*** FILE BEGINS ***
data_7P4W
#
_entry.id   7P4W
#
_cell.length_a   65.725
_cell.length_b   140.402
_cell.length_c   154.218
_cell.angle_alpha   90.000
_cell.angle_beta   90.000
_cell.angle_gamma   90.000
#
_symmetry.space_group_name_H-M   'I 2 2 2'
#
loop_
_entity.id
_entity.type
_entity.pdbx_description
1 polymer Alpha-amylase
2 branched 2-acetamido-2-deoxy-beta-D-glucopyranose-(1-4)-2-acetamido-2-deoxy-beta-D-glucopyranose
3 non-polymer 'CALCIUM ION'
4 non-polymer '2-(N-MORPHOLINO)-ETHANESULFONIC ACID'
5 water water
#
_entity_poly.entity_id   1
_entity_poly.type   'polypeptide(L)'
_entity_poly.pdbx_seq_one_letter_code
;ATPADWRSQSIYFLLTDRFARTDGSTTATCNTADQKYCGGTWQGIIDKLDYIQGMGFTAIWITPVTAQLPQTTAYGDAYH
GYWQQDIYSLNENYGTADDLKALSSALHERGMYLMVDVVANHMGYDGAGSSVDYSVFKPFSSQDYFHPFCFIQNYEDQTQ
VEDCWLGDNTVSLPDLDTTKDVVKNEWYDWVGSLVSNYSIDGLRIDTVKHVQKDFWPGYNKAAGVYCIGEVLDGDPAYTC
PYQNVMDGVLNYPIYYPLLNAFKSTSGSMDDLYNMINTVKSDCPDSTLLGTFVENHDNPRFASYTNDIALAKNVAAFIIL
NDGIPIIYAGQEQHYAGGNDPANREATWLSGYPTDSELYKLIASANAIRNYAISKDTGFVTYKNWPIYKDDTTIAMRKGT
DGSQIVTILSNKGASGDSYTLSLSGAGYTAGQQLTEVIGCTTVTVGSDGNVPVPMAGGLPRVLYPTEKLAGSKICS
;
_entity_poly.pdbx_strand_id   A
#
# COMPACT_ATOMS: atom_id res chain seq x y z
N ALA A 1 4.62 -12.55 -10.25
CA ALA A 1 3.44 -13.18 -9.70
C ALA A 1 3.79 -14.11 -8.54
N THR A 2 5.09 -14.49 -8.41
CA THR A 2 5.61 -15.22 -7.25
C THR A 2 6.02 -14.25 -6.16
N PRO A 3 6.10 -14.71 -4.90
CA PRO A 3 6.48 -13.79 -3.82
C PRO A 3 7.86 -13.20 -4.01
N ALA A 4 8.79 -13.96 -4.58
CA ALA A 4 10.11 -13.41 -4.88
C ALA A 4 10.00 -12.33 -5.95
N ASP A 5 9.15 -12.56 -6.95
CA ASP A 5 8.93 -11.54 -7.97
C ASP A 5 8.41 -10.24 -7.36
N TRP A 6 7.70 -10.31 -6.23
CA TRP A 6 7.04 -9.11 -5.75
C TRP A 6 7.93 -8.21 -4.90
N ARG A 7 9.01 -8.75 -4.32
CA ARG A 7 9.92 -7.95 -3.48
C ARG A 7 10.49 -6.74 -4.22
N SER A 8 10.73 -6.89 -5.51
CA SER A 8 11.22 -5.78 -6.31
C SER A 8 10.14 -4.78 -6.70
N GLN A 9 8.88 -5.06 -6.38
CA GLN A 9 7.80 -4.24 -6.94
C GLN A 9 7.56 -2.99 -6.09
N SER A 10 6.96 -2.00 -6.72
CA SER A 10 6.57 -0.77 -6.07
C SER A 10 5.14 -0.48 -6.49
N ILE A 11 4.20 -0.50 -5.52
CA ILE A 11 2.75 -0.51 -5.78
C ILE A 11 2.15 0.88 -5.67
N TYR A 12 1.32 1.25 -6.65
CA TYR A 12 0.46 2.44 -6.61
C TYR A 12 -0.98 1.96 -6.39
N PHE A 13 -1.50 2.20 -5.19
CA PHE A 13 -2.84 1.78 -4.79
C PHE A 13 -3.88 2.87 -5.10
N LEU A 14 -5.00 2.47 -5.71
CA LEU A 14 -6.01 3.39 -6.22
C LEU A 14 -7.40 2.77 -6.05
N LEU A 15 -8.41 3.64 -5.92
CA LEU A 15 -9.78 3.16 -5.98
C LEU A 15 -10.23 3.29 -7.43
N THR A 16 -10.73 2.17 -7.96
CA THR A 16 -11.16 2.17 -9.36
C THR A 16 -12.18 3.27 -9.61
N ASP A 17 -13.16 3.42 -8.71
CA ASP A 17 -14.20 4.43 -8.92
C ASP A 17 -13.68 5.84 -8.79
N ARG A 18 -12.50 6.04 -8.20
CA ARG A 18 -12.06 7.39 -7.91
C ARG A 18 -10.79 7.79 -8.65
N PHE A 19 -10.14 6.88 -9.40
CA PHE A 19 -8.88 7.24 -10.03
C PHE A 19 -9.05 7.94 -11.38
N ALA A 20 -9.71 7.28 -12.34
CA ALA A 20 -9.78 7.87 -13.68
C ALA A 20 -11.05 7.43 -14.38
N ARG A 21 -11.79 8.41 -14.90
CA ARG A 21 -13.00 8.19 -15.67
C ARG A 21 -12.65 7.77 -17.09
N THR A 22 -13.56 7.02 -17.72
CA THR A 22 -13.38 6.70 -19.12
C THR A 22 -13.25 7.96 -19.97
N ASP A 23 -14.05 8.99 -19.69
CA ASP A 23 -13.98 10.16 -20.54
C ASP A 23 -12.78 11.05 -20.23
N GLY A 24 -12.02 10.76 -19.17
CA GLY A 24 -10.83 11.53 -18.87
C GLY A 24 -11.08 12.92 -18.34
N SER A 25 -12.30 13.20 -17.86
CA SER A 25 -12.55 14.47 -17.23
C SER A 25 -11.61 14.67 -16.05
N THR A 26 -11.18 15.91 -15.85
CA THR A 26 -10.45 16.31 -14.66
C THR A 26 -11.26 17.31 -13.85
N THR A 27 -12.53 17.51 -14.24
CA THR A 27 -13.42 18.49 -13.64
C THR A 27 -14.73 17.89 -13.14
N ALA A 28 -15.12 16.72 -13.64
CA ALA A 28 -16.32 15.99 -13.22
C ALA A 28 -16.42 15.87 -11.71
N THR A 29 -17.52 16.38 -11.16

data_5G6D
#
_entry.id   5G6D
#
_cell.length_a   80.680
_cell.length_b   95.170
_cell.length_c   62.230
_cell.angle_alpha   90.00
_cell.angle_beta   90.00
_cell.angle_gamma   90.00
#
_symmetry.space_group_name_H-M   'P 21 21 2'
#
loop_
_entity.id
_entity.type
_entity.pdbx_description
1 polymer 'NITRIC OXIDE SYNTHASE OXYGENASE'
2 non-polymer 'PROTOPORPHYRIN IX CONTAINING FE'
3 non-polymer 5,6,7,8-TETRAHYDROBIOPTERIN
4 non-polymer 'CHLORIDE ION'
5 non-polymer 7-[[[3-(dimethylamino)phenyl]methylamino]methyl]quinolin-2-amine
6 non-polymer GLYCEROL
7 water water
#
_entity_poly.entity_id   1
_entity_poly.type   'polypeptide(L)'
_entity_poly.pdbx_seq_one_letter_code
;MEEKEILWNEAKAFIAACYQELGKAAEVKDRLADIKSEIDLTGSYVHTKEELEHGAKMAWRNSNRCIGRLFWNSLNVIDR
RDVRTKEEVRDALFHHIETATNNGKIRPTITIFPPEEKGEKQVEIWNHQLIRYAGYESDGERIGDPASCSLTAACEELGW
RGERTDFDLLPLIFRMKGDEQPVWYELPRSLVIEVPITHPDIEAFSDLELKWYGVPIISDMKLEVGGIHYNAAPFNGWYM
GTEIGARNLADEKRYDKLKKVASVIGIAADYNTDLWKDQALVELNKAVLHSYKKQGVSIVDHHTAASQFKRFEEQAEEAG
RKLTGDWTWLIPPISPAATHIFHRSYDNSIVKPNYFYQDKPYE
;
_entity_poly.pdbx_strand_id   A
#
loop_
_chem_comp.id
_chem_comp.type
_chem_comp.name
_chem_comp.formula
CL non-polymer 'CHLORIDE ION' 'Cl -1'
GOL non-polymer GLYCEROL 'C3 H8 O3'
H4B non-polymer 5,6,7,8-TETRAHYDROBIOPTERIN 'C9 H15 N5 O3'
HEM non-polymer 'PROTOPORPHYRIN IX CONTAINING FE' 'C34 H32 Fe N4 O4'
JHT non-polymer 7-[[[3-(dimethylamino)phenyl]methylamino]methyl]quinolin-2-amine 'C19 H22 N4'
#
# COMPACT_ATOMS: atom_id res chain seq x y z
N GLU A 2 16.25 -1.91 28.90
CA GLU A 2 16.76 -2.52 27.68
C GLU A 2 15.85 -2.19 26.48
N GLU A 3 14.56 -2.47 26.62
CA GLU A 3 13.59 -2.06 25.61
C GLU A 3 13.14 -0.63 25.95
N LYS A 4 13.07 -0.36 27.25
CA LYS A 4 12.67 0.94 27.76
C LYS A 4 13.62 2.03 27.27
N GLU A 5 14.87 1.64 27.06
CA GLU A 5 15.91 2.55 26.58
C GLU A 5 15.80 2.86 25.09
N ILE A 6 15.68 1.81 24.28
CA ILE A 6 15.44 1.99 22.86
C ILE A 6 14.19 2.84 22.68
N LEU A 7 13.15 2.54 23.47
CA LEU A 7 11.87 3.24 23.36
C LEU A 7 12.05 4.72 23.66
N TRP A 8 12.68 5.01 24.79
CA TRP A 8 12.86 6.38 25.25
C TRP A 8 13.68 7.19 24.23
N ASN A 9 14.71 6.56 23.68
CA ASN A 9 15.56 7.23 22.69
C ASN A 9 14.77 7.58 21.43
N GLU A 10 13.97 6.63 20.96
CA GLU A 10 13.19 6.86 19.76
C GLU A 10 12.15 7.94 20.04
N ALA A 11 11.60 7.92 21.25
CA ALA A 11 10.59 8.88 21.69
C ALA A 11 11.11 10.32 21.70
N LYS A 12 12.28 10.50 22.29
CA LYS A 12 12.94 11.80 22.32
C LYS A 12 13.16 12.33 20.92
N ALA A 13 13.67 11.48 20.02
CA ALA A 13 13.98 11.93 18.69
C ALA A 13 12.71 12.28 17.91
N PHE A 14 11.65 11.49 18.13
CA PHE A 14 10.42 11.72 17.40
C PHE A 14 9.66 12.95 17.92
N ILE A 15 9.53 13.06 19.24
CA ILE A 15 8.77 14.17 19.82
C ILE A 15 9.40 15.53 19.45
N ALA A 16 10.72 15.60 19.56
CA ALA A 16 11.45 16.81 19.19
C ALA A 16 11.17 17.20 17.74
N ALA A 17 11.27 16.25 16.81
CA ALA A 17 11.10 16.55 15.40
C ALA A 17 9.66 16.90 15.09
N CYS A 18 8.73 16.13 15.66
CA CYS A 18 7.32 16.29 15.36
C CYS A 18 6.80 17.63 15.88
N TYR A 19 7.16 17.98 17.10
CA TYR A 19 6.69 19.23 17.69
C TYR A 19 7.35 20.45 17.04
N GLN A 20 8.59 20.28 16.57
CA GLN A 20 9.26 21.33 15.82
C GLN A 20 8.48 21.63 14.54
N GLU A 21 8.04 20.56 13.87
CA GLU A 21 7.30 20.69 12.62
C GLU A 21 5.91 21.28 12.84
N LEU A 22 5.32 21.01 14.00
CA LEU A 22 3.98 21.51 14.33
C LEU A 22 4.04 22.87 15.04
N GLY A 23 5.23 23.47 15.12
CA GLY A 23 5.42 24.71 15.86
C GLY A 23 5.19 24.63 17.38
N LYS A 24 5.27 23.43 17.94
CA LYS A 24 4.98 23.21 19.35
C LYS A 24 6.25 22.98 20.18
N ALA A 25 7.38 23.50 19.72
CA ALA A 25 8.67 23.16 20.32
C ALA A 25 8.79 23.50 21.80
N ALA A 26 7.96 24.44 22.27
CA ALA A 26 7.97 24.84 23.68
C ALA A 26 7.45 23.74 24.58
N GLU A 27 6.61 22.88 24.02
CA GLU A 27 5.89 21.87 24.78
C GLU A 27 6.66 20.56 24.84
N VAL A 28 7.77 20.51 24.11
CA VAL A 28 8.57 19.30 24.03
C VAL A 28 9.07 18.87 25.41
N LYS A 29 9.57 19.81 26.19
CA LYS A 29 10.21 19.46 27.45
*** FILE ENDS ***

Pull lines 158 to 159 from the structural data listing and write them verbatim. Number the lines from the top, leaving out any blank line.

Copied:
loop_
_chem_comp.id